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What motorists can do to cut back during tough times

Stricter budgeting is essential at times like these….

The recent weakening of the Rand, combined with continued fuel price hikes, has forced South Africans to tighten their purse strings once again. As the country’s motorists find themselves at breaking point – trying to manage increasing expenses with unchanged earnings – there is sadly not much hope for circumstances to improve in the short-term. With this in mind, where can motorists afford to cut back?

Greig Hains – Managing Director at motor financial service provider, MotorVaps – highlights that many South Africans may not be in a position to buy a new car any time soon. With even less disposable income and importers needing to increase their prices, those wanting to replace their vehicle may look to the second-hand market to make their money go further in the short-term.”

Hains explains that just as the price of new vehicles go up, so does the price of vehicle parts. “This means that, in the current market, car owners who haven’t invested in a service or maintenance plan, a warranty or vehicle insurance policy will also find themselves paying significantly more for major services and the replacement of parts due to mechanical failure or following an accident.”

“These motor financial services products should not be seen as a luxury or something that can be cut when money gets tight. Ultimately, with little investment each month, having an insurance policy in place can save a car owner thousands-upon-thousands in the long run.”

Hains adds that, as more South Africans may turn to the second-hand car market to save on costs, they may not be aware of the options available to them when it comes to these financial services products. “While these products often come as part of the package when buying a new car, extended warranties as well as service and maintenance plans are available for older makes and models. Insurance is also crucial on South African roads and should be the first port of call when shopping around for a car.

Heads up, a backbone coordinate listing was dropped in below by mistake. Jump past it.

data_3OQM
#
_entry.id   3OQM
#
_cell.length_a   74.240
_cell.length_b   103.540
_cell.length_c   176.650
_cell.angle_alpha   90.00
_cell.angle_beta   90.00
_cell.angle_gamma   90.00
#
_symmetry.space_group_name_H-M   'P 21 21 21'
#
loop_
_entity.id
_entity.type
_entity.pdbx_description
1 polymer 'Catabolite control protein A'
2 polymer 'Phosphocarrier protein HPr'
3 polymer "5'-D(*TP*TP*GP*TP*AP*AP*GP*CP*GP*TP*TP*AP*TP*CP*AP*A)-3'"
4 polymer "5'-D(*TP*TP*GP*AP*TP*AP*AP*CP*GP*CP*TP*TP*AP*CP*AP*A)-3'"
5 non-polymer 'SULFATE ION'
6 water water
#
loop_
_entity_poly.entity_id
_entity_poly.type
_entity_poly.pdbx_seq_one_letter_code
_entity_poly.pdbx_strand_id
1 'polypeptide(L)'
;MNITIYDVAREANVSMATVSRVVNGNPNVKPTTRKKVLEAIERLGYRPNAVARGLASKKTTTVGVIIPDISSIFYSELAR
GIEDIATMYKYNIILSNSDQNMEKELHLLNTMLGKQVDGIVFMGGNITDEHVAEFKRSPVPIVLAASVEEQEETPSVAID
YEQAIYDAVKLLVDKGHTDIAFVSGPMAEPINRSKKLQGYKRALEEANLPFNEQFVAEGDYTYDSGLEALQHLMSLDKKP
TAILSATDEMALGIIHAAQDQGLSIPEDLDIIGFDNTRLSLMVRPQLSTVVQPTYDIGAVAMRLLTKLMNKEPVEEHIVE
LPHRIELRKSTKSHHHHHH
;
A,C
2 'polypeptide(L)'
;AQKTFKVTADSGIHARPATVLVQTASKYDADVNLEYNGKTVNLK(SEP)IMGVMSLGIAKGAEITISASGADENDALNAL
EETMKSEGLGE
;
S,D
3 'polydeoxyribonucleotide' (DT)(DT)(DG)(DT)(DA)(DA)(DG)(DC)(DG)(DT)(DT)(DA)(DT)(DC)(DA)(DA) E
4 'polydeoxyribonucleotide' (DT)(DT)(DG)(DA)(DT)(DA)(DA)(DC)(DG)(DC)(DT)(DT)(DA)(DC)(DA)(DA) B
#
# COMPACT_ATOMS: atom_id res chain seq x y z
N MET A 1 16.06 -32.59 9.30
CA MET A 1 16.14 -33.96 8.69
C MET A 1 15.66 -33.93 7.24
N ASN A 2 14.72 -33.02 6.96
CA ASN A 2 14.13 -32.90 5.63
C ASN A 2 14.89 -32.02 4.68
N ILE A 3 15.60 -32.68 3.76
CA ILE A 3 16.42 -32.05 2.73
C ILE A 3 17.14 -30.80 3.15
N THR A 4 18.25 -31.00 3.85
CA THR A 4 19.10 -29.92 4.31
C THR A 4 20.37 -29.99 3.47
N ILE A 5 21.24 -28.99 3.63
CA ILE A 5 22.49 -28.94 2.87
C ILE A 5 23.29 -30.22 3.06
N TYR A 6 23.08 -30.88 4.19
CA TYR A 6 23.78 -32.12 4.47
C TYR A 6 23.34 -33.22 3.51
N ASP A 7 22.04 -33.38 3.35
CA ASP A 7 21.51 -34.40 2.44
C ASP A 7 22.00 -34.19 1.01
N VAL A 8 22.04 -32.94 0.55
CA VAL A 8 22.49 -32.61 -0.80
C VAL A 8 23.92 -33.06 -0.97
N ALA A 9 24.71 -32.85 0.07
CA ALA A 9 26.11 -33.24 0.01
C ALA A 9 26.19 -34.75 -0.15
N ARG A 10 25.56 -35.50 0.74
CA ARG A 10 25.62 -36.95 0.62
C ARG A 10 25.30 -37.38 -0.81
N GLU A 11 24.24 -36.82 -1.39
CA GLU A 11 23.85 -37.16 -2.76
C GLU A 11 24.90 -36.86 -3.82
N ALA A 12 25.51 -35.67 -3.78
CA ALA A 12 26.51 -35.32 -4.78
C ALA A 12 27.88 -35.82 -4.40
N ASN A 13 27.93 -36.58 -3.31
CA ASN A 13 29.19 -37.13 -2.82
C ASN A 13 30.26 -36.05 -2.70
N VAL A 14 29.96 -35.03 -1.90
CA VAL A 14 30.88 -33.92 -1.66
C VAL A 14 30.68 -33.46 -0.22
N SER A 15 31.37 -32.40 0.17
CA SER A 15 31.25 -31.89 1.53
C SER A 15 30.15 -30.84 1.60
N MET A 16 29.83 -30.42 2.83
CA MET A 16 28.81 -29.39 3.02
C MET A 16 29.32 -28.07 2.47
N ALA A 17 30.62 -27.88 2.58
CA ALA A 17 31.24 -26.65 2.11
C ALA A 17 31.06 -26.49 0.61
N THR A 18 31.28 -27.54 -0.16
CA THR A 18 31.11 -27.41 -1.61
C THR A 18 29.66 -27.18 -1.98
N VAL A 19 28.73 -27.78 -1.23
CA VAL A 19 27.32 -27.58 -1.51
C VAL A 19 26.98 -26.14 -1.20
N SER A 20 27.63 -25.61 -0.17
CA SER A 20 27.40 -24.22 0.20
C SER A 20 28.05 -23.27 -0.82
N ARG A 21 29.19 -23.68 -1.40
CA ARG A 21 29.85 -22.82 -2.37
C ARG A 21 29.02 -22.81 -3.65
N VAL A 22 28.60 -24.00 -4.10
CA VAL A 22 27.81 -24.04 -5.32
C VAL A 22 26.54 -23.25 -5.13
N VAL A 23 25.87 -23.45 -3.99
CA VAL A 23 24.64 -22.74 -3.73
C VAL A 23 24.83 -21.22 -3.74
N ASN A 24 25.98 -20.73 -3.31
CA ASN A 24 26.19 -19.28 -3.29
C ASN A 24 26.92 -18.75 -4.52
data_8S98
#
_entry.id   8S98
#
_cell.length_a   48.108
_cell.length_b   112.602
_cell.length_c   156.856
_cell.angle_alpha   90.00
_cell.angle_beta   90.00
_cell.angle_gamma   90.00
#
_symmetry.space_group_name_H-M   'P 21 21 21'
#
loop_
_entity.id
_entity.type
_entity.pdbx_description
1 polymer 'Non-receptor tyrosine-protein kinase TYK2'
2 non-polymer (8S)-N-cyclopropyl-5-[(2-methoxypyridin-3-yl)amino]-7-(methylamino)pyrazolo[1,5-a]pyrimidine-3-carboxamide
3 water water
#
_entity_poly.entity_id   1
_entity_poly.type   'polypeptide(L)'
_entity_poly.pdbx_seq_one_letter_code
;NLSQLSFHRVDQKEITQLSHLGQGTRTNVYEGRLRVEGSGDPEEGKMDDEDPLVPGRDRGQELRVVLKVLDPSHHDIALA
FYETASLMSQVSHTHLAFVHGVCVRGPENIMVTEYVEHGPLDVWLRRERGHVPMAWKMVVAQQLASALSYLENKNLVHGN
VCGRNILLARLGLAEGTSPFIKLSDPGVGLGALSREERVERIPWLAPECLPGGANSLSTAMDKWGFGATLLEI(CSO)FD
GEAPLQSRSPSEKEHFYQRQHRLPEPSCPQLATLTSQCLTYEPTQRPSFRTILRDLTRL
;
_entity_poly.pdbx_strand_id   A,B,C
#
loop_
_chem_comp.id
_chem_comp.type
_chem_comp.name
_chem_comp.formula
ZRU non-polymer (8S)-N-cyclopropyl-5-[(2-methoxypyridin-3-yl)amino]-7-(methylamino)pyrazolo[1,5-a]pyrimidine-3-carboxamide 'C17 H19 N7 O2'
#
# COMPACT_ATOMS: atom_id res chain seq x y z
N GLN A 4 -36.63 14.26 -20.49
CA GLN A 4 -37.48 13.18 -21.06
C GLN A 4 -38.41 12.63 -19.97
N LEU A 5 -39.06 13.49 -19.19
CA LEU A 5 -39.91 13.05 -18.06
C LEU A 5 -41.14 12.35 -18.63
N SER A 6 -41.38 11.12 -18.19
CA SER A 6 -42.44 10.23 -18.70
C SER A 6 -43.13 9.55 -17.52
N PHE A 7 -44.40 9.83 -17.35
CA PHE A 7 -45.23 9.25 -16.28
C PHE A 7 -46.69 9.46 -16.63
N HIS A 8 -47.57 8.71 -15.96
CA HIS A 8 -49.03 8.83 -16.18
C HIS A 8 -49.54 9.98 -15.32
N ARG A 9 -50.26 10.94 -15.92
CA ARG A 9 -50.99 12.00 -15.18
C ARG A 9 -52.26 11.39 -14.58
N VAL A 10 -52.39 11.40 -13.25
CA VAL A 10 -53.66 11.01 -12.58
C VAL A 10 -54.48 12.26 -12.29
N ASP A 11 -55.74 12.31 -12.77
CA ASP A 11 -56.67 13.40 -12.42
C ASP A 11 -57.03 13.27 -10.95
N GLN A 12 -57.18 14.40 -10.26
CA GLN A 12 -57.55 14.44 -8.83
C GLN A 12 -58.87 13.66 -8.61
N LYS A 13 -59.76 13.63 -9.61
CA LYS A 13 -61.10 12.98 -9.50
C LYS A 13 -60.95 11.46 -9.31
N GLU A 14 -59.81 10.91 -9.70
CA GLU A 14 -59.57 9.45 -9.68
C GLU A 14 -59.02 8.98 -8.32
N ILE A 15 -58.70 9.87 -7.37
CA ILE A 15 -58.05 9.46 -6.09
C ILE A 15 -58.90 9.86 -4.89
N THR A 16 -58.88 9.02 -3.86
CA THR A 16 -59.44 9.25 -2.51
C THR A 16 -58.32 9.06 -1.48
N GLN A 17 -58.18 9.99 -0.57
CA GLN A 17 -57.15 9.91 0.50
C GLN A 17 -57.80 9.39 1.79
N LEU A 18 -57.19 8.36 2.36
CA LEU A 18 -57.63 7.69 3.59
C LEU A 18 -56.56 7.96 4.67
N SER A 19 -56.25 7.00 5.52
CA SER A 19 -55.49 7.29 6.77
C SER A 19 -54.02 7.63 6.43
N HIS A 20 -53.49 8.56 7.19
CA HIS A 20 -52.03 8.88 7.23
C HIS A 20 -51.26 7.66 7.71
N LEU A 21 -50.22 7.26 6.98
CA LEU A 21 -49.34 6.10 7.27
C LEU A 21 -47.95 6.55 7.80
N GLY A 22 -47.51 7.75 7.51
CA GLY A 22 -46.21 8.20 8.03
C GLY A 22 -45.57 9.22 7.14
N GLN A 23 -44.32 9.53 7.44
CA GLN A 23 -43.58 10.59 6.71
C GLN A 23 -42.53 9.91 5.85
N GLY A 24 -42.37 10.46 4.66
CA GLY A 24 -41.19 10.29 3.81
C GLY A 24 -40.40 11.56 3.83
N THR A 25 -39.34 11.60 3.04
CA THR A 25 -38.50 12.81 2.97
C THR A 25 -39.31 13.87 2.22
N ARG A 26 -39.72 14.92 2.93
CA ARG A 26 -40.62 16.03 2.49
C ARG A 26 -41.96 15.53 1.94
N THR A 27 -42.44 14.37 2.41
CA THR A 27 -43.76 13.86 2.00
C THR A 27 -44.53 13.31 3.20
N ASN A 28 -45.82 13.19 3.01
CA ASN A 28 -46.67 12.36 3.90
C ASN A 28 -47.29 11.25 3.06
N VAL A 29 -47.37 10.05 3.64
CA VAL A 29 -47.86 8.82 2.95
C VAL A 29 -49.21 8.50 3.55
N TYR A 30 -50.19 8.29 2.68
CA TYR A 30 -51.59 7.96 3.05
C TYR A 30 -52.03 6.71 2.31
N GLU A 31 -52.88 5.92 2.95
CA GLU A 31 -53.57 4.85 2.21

“Ensuring that your car is properly maintained and serviced at the manufacturer’s recommended intervals will also reduce the likelihood of many costly problems such as a breakdown which can rack up a hefty bill when considering towing, parts, labour and car rental,” he says.

When looking to cut back, Hains suggests being sensible and to start with luxuries like takeaways or professional hairstyling appointments, not essential cover.

He says, “There is no doubt that we are facing tough times economically. The Automobile Association recently stated that the spike in international oil prices and swing in the Rand/US dollar exchange rate will likely result in another petrol price increase at the end of September.”

This hike is anticipated to push the price of 93 unleaded octane fuel inland close to R17 per litre – a total increase of around 20% for the year to-date.

“The cost of living and – for motorists, the cost of driving – is on the rise. While stricter budgeting is essential during times like these, it is important for South Africans to carefully consider where they can afford to cut back and where cutting on short-term costs could result in greater financial difficulties in future,” Hains concludes.

For more information on MotorVaps, please visit: https://www.motorvaps.co.za/.

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